District reviews budget with increase enrollment, lower local revenues
- 1 unverified comment
Thank you for your submission.Error report or correction
The school board reviewed an adjusted budget Thursday evening that included higher student enrollment numbers and less money from local property taxes.
Expected daily attendance, which is what the state uses to calculate funding, increased by 100 students. The new number, 12,800, was based off of increased registration numbers.
The $98 million budget is about $645,000 less than anticipated in local property taxes due. The budget was originally based on an increase of 1.5 percent in property values. The final value was only an increase of .037 percent.
But the decrease in local values was compensated with state funds, which increased about $2.6 million from what was anticipated. The tax rate will remain the same, however, at $1.03 per $100 of evaluation.
"We want to get the local taxes down as much as possible," said Superintendent Bob Moore.
The school board will vote to adopt the budget and set the tax rate next Thursday during a special meeting.
Members complimented the district on the balanced budget.
"We have done a fabulous job of identifying our needs and cutting our waste, or non-needs, and reinvesting that where the rubber meets the road," said board president Tami Keeling.
The budget also changed to use federal funds to pay for $727,830 of extra electricity costs for the new schools instead of local funds.
Later, the board approved an optional flexible school-day program at Liberty Academy (formerly Profit Magnet School).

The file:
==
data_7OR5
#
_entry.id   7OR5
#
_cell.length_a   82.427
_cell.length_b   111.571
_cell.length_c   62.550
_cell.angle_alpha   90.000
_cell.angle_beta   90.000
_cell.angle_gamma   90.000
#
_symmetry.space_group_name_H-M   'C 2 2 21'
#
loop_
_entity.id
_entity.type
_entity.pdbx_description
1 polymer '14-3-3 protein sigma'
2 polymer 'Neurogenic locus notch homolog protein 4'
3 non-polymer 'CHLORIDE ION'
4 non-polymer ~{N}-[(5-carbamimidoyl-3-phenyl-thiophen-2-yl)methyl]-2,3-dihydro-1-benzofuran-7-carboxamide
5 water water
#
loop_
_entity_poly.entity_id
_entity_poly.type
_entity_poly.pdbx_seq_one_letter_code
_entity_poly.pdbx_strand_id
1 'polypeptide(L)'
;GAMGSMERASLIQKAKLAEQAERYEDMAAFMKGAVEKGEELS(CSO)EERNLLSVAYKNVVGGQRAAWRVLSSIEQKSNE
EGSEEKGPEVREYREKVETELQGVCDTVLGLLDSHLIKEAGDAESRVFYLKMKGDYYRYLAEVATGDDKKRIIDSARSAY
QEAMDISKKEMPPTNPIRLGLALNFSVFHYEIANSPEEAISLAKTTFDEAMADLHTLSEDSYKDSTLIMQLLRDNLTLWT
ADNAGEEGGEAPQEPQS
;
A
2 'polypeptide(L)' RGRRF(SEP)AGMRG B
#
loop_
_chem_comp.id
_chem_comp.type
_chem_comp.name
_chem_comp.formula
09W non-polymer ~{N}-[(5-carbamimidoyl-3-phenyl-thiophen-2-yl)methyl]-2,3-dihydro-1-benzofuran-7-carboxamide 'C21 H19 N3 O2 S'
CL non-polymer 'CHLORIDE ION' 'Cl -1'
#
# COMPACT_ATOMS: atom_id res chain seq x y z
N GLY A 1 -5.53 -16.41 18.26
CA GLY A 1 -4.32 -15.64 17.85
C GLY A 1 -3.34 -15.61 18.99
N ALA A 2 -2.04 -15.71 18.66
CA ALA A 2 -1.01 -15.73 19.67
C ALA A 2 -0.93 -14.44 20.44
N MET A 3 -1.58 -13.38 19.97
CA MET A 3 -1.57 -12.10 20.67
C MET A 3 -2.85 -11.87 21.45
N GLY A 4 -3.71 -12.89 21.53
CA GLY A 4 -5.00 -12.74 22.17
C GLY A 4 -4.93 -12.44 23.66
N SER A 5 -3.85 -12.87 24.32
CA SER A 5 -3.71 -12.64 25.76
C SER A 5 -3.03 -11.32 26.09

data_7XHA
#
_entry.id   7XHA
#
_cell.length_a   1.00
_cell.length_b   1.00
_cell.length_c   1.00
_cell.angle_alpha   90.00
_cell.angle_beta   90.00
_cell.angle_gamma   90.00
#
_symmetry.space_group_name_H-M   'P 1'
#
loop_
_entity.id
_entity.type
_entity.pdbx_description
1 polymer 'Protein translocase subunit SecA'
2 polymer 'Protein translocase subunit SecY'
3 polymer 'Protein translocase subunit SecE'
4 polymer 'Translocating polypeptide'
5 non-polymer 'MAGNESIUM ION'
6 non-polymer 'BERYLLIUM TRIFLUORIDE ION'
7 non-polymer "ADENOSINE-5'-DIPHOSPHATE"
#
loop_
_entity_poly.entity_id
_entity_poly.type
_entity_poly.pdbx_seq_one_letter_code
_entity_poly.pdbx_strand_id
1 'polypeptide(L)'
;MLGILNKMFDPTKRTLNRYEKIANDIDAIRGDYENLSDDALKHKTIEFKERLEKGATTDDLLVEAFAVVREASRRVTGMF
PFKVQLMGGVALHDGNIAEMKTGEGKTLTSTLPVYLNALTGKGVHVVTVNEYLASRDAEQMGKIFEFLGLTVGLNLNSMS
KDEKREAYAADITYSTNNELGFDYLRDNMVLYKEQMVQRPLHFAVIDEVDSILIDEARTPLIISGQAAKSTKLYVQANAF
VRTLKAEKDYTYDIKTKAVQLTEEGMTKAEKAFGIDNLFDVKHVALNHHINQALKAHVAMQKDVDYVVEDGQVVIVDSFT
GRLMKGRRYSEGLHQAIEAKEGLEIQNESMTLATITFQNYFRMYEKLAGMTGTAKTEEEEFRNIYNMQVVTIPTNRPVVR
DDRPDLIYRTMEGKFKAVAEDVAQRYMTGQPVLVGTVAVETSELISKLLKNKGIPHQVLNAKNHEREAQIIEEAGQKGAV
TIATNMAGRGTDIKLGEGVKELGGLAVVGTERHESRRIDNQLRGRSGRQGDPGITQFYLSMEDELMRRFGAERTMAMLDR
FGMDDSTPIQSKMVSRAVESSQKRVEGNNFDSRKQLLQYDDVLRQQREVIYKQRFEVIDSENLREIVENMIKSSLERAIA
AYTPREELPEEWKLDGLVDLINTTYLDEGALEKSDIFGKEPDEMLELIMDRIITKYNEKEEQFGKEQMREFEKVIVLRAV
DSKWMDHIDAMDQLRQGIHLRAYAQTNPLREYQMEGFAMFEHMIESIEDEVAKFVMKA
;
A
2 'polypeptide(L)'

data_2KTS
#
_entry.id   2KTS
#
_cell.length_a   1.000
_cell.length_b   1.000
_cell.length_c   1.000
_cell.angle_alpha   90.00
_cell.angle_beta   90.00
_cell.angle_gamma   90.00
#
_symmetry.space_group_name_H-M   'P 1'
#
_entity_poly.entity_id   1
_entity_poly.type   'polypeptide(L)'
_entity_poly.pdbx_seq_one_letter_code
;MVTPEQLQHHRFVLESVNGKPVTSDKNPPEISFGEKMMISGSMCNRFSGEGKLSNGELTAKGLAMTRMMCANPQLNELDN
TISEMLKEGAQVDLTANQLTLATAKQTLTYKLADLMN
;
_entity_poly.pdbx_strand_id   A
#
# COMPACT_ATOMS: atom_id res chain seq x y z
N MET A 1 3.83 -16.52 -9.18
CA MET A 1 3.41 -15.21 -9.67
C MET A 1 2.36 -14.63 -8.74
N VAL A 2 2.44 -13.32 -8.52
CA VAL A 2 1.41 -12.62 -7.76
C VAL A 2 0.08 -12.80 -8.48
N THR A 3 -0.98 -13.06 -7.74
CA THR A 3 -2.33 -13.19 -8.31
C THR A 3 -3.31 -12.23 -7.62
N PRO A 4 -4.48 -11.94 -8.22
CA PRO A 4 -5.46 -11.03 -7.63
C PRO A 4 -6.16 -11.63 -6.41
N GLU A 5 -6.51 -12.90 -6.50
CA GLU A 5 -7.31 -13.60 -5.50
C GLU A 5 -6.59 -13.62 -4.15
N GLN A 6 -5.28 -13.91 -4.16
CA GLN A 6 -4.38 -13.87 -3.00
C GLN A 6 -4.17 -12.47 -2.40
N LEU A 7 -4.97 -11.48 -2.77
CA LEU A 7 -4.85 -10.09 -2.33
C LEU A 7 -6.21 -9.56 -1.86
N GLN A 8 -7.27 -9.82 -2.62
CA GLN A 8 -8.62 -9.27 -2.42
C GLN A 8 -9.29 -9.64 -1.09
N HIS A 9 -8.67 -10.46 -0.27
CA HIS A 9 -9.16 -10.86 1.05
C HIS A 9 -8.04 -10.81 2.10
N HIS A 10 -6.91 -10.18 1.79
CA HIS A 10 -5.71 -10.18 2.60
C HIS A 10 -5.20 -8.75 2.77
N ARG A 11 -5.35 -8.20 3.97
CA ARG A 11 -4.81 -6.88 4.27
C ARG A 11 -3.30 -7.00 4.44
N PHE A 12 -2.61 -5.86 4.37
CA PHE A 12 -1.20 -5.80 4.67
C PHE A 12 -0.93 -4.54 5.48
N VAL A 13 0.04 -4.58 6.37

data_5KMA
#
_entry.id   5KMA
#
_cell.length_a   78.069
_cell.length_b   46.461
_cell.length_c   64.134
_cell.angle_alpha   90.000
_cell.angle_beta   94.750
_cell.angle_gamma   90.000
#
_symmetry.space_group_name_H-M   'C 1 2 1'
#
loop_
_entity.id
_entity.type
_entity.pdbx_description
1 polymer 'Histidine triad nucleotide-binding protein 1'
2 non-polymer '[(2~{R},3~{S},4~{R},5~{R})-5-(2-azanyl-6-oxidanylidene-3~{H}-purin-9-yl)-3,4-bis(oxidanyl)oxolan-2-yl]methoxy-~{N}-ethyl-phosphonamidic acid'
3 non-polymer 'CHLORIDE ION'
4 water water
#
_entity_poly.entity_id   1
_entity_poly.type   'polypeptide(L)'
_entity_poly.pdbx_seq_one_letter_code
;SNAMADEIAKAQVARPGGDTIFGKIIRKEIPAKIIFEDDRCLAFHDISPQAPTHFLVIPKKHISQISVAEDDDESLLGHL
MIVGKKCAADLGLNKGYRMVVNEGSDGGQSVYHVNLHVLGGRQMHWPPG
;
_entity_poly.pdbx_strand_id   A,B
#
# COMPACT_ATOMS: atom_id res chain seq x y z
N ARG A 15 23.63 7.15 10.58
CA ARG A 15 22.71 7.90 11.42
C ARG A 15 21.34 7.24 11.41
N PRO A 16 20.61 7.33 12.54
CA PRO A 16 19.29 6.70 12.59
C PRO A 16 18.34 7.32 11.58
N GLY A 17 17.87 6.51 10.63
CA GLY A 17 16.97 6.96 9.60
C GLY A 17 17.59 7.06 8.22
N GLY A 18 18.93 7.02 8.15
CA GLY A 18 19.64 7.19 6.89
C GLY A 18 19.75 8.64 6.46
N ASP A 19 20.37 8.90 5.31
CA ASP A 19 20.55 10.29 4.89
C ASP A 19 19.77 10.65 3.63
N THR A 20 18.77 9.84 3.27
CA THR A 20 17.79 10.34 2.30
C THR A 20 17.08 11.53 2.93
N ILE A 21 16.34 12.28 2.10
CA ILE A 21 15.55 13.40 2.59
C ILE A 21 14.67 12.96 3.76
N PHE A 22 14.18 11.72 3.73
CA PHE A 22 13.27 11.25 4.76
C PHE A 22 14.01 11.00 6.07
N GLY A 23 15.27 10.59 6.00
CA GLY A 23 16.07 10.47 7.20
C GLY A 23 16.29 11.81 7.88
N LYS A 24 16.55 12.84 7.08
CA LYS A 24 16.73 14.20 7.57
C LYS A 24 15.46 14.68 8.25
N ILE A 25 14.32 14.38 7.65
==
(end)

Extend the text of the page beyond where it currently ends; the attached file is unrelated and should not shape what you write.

The program, which allows students to recover school credits Monday through Thursday from 4:30 - 7 p.m., is in its third year. It is largely credited for helping boost the district's completion rate.
"If we recovered the student, we have to have something in place to make sure they would come back," said Susanne Carroll, executive director of research, planning, accountability and student services.
The board approved four advanced science and math classes that will be exempt from the no-pass no-play rule for University Interscholastic League competitions. Students enrolled in the classes, or other approved advanced placement classes, can earn as low as a 65 in the class and still compete for the grading period. This can only be done once a semester in one class.
"It's not like they can take these courses and think, 'I don't have to pass any of them and still play,'" said Nancy McCord, assistant superintendent.